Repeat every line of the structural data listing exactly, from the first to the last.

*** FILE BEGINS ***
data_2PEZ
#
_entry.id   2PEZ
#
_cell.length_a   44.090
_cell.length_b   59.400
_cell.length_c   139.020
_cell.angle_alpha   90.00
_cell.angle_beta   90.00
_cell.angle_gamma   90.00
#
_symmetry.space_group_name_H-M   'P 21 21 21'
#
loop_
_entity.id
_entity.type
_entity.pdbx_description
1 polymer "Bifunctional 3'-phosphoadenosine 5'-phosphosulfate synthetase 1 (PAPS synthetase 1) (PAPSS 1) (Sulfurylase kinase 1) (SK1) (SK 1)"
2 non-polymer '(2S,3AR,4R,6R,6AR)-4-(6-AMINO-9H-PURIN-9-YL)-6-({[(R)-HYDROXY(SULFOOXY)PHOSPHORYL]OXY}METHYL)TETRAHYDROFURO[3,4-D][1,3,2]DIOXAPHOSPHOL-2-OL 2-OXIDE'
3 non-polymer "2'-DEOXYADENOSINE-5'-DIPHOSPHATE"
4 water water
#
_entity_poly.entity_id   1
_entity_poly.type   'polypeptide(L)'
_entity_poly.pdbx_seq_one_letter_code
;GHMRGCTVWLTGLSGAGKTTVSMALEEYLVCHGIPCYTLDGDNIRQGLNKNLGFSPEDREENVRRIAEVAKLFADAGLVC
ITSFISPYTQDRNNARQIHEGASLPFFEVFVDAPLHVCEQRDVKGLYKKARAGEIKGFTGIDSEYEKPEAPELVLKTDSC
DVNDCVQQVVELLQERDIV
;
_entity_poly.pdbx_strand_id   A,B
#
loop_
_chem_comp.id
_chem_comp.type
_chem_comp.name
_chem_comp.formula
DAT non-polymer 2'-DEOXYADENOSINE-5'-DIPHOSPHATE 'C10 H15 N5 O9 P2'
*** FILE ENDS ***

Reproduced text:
data_2PEZ
#
_entry.id   2PEZ
#
_cell.length_a   44.090
_cell.length_b   59.400
_cell.length_c   139.020
_cell.angle_alpha   90.00
_cell.angle_beta   90.00
_cell.angle_gamma   90.00
#
_symmetry.space_group_name_H-M   'P 21 21 21'
#
loop_
_entity.id
_entity.type
_entity.pdbx_description
1 polymer "Bifunctional 3'-phosphoadenosine 5'-phosphosulfate synthetase 1 (PAPS synthetase 1) (PAPSS 1) (Sulfurylase kinase 1) (SK1) (SK 1)"
2 non-polymer '(2S,3AR,4R,6R,6AR)-4-(6-AMINO-9H-PURIN-9-YL)-6-({[(R)-HYDROXY(SULFOOXY)PHOSPHORYL]OXY}METHYL)TETRAHYDROFURO[3,4-D][1,3,2]DIOXAPHOSPHOL-2-OL 2-OXIDE'
3 non-polymer "2'-DEOXYADENOSINE-5'-DIPHOSPHATE"
4 water water
#
_entity_poly.entity_id   1
_entity_poly.type   'polypeptide(L)'
_entity_poly.pdbx_seq_one_letter_code
;GHMRGCTVWLTGLSGAGKTTVSMALEEYLVCHGIPCYTLDGDNIRQGLNKNLGFSPEDREENVRRIAEVAKLFADAGLVC
ITSFISPYTQDRNNARQIHEGASLPFFEVFVDAPLHVCEQRDVKGLYKKARAGEIKGFTGIDSEYEKPEAPELVLKTDSC
DVNDCVQQVVELLQERDIV
;
_entity_poly.pdbx_strand_id   A,B
#
loop_
_chem_comp.id
_chem_comp.type
_chem_comp.name
_chem_comp.formula
DAT non-polymer 2'-DEOXYADENOSINE-5'-DIPHOSPHATE 'C10 H15 N5 O9 P2'